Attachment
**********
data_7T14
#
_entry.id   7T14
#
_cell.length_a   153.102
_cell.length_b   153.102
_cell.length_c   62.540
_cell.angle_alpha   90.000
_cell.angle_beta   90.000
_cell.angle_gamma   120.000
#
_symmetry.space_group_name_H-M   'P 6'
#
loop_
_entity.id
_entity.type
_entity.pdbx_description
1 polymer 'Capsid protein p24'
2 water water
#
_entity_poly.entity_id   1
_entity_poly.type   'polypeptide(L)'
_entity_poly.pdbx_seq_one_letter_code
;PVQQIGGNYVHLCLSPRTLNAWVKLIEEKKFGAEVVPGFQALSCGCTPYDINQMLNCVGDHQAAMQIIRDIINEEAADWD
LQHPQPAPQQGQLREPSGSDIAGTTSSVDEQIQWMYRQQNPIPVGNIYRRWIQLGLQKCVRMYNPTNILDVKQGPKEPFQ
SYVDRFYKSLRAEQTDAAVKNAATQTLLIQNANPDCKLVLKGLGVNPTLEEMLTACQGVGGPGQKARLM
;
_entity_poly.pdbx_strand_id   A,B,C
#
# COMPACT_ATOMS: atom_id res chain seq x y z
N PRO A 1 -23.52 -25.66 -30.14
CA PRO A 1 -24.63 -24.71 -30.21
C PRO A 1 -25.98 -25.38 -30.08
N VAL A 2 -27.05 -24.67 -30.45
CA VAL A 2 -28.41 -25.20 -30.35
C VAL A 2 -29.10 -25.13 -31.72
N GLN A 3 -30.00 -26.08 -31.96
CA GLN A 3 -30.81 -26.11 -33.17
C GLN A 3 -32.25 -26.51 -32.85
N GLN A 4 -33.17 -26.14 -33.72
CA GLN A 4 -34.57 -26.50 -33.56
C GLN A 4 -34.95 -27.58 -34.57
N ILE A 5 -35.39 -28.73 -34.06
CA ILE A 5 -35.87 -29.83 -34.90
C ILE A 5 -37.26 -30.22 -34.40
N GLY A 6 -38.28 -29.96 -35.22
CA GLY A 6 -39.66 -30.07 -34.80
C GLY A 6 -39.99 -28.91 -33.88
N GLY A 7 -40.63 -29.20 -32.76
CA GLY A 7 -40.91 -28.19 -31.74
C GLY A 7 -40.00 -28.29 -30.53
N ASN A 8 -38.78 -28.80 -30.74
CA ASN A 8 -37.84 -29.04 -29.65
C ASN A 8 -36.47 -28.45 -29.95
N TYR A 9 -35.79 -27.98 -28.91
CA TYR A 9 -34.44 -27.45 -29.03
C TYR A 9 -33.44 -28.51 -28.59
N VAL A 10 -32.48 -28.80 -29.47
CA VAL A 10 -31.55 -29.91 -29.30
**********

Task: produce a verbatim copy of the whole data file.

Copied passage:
data_7T14
#
_entry.id   7T14
#
_cell.length_a   153.102
_cell.length_b   153.102
_cell.length_c   62.540
_cell.angle_alpha   90.000
_cell.angle_beta   90.000
_cell.angle_gamma   120.000
#
_symmetry.space_group_name_H-M   'P 6'
#
loop_
_entity.id
_entity.type
_entity.pdbx_description
1 polymer 'Capsid protein p24'
2 water water
#
_entity_poly.entity_id   1
_entity_poly.type   'polypeptide(L)'
_entity_poly.pdbx_seq_one_letter_code
;PVQQIGGNYVHLCLSPRTLNAWVKLIEEKKFGAEVVPGFQALSCGCTPYDINQMLNCVGDHQAAMQIIRDIINEEAADWD
LQHPQPAPQQGQLREPSGSDIAGTTSSVDEQIQWMYRQQNPIPVGNIYRRWIQLGLQKCVRMYNPTNILDVKQGPKEPFQ
SYVDRFYKSLRAEQTDAAVKNAATQTLLIQNANPDCKLVLKGLGVNPTLEEMLTACQGVGGPGQKARLM
;
_entity_poly.pdbx_strand_id   A,B,C
#
# COMPACT_ATOMS: atom_id res chain seq x y z
N PRO A 1 -23.52 -25.66 -30.14
CA PRO A 1 -24.63 -24.71 -30.21
C PRO A 1 -25.98 -25.38 -30.08
N VAL A 2 -27.05 -24.67 -30.45
CA VAL A 2 -28.41 -25.20 -30.35
C VAL A 2 -29.10 -25.13 -31.72
N GLN A 3 -30.00 -26.08 -31.96
CA GLN A 3 -30.81 -26.11 -33.17
C GLN A 3 -32.25 -26.51 -32.85
N GLN A 4 -33.17 -26.14 -33.72
CA GLN A 4 -34.57 -26.50 -33.56
C GLN A 4 -34.95 -27.58 -34.57
N ILE A 5 -35.39 -28.73 -34.06
CA ILE A 5 -35.87 -29.83 -34.90
C ILE A 5 -37.26 -30.22 -34.40
N GLY A 6 -38.28 -29.96 -35.22
CA GLY A 6 -39.66 -30.07 -34.80
C GLY A 6 -39.99 -28.91 -33.88
N GLY A 7 -40.63 -29.20 -32.76
CA GLY A 7 -40.91 -28.19 -31.74
C GLY A 7 -40.00 -28.29 -30.53
N ASN A 8 -38.78 -28.80 -30.74
CA ASN A 8 -37.84 -29.04 -29.65
C ASN A 8 -36.47 -28.45 -29.95
N TYR A 9 -35.79 -27.98 -28.91
CA TYR A 9 -34.44 -27.45 -29.03
C TYR A 9 -33.44 -28.51 -28.59
N VAL A 10 -32.48 -28.80 -29.47
CA VAL A 10 -31.55 -29.91 -29.30